The progression rule, even after, there were two times during the three years where she was completely stable and progression-free. Where it was believed she had progression and it turned out both times were pseudo-progression. Later scans showed that wasn't to be the case. In fact, doctors at different facilities disagreed and then ultimately the later scans showed that the theory that it was pseudo-progression was true.

The surgery and the chemo, the last speaker mentioned about the clinical trials, so many trials are for upfront and if you undertake any of those, you wouldn't be able to do Optune. The 7 weeks alone. Maybe you don't do the Temodar® because of a clinical trial.  My wife's case, there was no surgery possible because of the location of her tumor. She was multi-focal as well. So, she was multi-focal, inoperable and again, she survived 4-1/2 years. She was in the top 5% of all survivors. When you consider she was un-resected multi-focal, we are probably talking about top 1%. Again, I know it was because of Optune.

The idea that surgery is required…For people who can't have surgery and some people cannot, my wife could not because of location, this may be all they've got and now you are telling them they can't have it.  After her first progression, she continued to use Optune.  We felt out of all the possible things, it was her best course to stay on Optune and we got another 9 months before the next progression. So, this recurrence idea is also unfounded.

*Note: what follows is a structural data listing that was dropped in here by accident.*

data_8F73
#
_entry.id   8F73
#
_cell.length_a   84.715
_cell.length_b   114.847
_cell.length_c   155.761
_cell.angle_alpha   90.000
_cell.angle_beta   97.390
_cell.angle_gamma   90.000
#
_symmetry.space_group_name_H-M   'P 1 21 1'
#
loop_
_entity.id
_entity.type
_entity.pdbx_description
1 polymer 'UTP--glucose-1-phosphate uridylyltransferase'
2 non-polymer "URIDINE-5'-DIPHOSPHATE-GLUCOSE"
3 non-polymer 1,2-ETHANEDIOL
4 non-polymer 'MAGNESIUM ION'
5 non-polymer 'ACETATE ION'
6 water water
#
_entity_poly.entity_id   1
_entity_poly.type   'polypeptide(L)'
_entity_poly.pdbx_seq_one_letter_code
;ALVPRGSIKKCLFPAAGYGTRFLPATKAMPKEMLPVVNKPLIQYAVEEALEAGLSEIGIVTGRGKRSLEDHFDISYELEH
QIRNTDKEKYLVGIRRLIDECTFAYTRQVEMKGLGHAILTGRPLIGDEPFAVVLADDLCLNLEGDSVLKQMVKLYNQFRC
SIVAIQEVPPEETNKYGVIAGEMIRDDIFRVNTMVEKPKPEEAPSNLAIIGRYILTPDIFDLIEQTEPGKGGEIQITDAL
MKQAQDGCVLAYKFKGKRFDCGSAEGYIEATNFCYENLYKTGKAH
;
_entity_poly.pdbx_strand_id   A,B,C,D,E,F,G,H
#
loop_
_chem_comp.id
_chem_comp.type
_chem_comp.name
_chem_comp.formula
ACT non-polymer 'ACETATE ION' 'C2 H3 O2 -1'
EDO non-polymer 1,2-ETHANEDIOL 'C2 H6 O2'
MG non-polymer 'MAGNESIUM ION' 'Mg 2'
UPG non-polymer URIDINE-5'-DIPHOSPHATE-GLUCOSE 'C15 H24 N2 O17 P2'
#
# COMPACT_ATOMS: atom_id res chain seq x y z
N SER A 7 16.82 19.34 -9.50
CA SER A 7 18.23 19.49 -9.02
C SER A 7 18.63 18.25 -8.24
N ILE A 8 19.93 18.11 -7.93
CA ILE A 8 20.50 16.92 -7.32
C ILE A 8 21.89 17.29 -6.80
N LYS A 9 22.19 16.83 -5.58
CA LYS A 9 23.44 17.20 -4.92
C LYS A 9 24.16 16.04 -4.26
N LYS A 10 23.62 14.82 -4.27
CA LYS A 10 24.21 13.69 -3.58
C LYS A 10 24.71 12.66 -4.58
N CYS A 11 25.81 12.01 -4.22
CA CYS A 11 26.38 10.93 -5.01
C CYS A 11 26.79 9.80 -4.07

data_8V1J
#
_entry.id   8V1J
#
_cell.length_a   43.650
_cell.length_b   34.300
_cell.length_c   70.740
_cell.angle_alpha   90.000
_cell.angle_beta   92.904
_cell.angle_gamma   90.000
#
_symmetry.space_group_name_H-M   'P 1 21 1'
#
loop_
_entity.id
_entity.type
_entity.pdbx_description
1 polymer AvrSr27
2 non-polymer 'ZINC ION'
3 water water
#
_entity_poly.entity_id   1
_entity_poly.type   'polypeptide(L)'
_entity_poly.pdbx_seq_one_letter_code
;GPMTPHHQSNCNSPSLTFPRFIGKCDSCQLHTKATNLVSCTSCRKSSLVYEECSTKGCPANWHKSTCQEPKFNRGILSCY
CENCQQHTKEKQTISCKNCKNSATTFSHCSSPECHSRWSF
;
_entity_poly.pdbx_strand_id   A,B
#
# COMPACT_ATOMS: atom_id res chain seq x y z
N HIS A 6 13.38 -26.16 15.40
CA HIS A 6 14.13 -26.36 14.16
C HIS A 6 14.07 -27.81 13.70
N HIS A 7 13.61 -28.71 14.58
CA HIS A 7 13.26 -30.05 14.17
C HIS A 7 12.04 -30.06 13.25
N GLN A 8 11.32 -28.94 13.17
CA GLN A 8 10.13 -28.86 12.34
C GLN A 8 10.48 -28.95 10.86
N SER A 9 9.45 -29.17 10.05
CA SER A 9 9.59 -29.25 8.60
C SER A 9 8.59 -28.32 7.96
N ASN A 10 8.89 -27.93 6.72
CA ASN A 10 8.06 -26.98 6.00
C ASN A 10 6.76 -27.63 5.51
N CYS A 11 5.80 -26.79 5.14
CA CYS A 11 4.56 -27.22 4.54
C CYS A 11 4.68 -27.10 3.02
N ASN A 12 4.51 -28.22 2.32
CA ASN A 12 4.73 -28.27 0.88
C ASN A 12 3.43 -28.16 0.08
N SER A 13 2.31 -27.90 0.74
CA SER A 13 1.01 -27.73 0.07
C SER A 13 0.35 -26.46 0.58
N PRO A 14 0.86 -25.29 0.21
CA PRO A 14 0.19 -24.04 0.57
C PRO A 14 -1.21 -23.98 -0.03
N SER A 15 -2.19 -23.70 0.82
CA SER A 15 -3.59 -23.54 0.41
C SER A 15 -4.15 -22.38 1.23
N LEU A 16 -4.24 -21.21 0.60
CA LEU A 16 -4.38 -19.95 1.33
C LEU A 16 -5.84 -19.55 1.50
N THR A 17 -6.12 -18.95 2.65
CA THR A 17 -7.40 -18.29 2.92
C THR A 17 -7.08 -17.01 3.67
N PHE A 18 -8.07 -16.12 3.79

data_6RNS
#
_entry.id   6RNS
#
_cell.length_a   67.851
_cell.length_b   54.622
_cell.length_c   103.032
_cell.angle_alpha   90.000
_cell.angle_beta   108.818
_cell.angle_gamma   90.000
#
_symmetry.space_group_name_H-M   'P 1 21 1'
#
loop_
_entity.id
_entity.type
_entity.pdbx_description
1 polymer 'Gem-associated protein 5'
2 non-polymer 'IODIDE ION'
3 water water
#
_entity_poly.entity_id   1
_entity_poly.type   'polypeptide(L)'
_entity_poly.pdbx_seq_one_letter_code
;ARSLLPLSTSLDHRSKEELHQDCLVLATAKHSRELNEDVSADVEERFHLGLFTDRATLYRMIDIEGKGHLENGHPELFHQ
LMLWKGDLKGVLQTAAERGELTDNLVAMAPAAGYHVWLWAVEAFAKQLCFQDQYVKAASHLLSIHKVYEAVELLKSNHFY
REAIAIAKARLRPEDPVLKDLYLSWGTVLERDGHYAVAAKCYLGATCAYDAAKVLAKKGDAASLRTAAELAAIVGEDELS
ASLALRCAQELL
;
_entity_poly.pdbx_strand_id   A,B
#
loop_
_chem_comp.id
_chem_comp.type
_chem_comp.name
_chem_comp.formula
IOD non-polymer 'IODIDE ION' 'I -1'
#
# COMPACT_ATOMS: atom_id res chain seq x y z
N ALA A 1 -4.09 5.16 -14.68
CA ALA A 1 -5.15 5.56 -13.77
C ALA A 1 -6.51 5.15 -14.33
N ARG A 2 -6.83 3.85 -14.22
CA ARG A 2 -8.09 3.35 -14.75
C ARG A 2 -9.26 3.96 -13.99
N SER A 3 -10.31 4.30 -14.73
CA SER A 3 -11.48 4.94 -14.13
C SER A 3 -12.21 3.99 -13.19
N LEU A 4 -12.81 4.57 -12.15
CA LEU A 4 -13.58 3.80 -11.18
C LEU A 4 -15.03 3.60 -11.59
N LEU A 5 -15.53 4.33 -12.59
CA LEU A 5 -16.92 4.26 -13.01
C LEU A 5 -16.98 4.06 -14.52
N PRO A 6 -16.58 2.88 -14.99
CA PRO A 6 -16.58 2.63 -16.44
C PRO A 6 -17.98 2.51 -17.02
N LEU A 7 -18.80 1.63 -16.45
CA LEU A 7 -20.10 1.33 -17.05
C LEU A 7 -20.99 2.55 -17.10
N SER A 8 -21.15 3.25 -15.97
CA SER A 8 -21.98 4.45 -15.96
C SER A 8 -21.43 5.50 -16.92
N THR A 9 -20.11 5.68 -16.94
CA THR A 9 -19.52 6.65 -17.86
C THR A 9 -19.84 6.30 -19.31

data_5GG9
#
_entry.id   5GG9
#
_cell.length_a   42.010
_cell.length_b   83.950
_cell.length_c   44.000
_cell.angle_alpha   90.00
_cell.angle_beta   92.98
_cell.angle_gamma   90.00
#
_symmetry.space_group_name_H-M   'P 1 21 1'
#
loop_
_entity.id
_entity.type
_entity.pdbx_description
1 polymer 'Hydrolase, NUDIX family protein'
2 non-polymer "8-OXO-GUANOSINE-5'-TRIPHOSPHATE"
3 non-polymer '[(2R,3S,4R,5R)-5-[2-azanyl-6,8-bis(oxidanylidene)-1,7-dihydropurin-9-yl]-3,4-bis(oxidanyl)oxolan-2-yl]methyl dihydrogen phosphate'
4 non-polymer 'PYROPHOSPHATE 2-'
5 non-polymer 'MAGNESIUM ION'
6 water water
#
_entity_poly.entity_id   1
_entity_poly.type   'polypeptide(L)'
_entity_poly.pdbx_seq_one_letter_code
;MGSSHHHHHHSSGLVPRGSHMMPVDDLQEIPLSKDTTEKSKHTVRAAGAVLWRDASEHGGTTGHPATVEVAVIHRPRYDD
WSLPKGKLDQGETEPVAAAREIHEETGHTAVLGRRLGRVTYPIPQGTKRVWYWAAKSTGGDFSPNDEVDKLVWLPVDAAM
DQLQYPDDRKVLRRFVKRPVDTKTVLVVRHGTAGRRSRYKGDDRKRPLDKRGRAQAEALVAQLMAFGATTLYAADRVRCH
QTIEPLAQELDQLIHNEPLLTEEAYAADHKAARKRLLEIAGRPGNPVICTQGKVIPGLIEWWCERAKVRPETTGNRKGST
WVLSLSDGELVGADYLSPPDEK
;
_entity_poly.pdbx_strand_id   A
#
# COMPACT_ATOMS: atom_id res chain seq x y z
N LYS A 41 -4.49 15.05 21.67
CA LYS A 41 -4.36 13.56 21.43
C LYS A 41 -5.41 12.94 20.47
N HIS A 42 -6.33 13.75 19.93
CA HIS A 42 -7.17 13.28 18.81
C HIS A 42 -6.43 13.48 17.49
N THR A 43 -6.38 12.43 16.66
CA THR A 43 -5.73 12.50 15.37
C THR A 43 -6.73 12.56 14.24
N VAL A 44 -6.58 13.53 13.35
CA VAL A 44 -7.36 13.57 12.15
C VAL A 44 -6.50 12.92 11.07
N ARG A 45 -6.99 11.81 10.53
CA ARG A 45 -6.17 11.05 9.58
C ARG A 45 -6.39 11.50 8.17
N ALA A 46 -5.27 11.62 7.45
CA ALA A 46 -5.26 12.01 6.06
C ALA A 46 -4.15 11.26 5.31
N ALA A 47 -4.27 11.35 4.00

Let me speak to some of the other ones.  That this has to be done at NCI-designated facility. We live in Los Angeles, we were fortunate to have many of those and we sought care at many facilities, but there are people who don't. And I will tell you, as far as using the device; I was able to do that for her out of my house. Other than the initial consultation with the doctor, we never once saw a doctor regarding the use of Optune. It just wasn't necessary, it's not needed.

There are people who do not live close to an NCI-designated facility. I could not imagine if we happened to live somewhere and we were 4 hours away there is so much time... The initial, you are going every day for the first 30 days because of the radiation. So, that alone you're not going to pick somewhere, you can't pick somewhere that is long unless you have lots of resources and money to stay somewhere for a month and uproot your life. Then, afterwards, she had to go back every week for the first year she was on chemo because it affected her platelets pretty bad, so we were monitoring her blood pretty aggressively. Then, every four weeks for an MRI. Just to be able to do that and then if you have to drive so far to get to an NCI facility…and some states don't even have an NCI facility.  Let alone the fatigue, when she had cancer, the idea of doing those kind of days would have taken too much out of her and too much out of the time she had.